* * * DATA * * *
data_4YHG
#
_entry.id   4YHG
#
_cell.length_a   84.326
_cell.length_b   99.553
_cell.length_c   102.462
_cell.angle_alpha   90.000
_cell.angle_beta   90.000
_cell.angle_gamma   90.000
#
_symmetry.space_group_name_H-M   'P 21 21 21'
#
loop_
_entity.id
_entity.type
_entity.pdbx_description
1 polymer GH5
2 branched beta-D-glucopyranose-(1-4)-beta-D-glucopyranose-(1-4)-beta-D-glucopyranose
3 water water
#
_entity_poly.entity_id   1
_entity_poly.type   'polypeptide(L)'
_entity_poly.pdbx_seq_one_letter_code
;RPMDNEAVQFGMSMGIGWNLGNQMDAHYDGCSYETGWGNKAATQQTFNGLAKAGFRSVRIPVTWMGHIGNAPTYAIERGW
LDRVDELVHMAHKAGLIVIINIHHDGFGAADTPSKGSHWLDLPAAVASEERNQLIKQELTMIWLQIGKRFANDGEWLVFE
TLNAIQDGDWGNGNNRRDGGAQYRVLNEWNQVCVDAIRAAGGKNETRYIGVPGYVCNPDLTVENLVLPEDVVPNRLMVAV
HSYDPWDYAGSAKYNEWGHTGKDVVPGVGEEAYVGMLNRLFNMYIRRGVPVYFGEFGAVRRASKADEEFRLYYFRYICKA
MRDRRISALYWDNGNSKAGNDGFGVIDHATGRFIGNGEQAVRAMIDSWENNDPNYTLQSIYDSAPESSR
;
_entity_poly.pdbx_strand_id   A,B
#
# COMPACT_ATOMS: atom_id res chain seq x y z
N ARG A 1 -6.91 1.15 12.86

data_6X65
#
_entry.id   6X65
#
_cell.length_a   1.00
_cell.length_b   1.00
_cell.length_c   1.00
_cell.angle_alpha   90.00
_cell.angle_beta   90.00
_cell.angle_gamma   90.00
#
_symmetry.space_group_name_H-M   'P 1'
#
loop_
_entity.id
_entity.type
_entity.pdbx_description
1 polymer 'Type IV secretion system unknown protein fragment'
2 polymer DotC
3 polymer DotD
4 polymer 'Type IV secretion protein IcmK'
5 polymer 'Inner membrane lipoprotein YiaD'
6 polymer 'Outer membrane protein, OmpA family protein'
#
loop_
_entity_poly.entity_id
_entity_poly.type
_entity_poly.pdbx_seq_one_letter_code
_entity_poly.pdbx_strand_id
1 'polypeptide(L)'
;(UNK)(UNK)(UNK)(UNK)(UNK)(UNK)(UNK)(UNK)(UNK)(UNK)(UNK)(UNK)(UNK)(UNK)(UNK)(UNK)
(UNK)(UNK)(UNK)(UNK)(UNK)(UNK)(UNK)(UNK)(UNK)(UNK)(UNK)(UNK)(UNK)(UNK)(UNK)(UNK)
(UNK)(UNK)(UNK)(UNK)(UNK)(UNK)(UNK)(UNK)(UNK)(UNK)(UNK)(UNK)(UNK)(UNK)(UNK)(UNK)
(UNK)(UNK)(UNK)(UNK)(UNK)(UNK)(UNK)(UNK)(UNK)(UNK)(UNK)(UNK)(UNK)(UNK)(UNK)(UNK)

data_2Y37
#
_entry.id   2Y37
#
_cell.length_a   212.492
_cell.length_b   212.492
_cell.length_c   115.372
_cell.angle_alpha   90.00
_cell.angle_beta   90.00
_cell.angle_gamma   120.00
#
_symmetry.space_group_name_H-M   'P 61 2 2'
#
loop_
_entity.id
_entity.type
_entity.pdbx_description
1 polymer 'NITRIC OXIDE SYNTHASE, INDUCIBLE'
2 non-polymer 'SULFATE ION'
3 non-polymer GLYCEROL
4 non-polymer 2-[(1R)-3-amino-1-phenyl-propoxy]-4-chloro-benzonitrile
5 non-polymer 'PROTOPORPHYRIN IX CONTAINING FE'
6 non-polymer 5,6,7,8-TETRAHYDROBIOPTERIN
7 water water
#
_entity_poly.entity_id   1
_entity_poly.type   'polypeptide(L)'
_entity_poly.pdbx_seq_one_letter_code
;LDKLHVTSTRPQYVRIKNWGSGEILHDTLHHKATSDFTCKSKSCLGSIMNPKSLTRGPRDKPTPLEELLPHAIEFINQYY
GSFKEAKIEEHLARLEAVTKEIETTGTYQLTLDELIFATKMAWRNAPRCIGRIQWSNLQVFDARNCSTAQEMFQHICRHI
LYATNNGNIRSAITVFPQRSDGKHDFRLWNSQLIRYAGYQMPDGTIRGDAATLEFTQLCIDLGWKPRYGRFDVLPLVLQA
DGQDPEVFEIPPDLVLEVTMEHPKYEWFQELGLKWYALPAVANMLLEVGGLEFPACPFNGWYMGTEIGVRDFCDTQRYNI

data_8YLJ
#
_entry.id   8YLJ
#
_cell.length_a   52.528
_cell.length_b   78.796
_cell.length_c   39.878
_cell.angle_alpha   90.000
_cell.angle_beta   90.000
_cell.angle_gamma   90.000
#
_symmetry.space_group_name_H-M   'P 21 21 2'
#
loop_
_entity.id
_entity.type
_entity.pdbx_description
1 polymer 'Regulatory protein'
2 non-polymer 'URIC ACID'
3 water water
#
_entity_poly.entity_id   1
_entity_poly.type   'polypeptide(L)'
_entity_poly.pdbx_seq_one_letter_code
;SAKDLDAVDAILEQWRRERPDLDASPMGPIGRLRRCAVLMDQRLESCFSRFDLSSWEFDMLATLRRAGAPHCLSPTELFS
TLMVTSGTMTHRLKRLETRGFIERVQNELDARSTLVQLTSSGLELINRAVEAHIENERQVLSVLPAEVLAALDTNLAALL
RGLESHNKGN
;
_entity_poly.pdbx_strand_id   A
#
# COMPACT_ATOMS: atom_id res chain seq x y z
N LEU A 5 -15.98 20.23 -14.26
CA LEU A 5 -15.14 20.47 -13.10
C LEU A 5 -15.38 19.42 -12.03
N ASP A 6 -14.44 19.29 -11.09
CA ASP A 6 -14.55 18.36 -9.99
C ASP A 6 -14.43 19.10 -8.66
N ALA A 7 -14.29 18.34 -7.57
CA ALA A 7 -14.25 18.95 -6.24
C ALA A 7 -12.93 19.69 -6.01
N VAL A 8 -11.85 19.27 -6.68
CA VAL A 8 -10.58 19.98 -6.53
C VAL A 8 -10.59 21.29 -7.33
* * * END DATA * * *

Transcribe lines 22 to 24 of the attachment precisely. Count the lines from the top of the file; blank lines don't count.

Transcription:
_entity_poly.entity_id   1
_entity_poly.type   'polypeptide(L)'
_entity_poly.pdbx_seq_one_letter_code